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Cancer Epidemiol Biomarkers Prev. 2004 Dec;13(12):1989-95.

Utilization of screening and preventive surgery among unaffected carriers of a BRCA1 or BRCA2 gene mutation.

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  • 1Department of Health Studies and Gerontology, University of Waterloo, 200 University Avenue West, Waterloo, Ontario, Canada N2L 3G1.

Abstract

OBJECTIVE:

Women who are carriers of BRCA gene mutations have an elevated lifetime risk of developing breast or ovarian cancer. Although a number of risk-reducing options are currently available to mutation carriers, uncertainty exists in terms of their efficacy. A systematic review of the literature was conducted to describe the utilization of screening and preventive surgery among unaffected mutation carriers in the face of uncertainty.

METHODS:

MEDLINE, PubMed, and CANCERLIT, English-only computerized literature searches were done to identify articles pertaining to decisions made by unaffected BRCA mutation carriers to reduce risk of breast and ovarian cancer. Studies were required to include information on choices taken by at-risk women following disclosure of a positive BRCA test.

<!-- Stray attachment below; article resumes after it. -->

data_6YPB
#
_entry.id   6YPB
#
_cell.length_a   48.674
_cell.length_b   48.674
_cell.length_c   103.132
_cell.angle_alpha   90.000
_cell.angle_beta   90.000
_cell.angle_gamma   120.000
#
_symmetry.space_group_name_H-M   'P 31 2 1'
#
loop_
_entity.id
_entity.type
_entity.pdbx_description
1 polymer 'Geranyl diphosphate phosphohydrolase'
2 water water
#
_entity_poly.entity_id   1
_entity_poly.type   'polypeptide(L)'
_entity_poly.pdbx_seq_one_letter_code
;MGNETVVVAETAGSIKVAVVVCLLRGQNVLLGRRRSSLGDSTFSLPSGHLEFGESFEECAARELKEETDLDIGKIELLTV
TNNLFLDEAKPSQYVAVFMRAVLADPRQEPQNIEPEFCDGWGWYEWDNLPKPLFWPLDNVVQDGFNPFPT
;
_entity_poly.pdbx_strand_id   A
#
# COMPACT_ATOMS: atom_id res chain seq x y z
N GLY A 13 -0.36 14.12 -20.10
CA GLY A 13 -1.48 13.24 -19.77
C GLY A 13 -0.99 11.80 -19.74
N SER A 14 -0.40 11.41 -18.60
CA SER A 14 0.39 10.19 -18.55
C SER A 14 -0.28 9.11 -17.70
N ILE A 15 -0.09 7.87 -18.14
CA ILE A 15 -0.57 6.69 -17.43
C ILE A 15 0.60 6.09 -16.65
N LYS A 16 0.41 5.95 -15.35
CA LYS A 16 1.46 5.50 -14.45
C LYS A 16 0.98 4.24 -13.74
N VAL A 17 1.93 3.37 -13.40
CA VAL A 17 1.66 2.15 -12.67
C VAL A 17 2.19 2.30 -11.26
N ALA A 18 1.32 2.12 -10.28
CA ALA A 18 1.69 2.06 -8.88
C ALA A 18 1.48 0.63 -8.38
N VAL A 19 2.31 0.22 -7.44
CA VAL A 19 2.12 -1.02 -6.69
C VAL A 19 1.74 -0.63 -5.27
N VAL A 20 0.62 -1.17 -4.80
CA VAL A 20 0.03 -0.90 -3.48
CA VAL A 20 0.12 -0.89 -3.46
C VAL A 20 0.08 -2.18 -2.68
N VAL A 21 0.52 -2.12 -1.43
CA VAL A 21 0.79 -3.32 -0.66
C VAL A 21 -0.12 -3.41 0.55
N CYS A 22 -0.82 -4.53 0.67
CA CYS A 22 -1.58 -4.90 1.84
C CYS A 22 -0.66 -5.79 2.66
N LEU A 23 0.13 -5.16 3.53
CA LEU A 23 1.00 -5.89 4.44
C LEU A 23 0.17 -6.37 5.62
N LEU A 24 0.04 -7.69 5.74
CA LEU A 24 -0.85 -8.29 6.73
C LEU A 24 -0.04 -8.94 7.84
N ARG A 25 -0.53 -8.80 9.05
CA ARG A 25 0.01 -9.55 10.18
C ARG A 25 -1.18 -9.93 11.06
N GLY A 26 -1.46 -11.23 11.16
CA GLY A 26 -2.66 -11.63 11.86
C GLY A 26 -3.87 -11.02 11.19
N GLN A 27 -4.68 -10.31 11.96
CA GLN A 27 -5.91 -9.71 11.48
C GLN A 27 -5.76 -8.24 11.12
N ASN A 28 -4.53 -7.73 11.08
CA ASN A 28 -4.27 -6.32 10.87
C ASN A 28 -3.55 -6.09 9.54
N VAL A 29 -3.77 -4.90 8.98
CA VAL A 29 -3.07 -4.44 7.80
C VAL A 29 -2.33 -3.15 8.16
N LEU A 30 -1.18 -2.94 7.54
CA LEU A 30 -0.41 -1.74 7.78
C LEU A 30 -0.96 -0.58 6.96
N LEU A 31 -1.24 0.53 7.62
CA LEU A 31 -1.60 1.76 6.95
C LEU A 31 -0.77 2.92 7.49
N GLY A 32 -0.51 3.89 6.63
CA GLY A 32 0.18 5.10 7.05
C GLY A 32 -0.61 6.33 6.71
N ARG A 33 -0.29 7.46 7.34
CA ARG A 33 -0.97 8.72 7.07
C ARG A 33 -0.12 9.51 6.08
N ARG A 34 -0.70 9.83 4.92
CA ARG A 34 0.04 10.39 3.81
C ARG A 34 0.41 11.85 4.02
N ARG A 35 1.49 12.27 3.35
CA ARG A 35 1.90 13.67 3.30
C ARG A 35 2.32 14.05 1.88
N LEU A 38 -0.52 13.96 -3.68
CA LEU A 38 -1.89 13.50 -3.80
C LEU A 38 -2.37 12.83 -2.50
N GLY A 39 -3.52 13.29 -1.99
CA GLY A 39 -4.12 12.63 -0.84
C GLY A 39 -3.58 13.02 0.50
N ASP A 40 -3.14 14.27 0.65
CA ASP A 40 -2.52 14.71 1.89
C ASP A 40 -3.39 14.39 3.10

RESULTS:

Only seven studies (5 American and 2 Dutch studies) were identified. The proportion of mutation carriers who chose preventive surgery over screening varied widely across the studies, ranging from 0% to 54% for prophylactic mastectomy and from 13% to 53% for prophylactic oophorectomy. Furthermore, a significant minority of women who chose surveillance failed to comply with the recommended schedule.

CONCLUSION:

There is considerable variability within and between countries in risk reduction strategies utilized by healthy mutation carriers. This variability may relate to differences in (1) population characteristics; (2) recommendations for follow-up care of unaffected carriers; (3) prevailing values towards body integrity, femininity, and preventive surgery; and (4) health care funding systems. Future research needs to provide further insight into factors influencing women's decisions to adopt various risk reduction strategies.

PMID:
15598752
[PubMed - indexed for MEDLINE]
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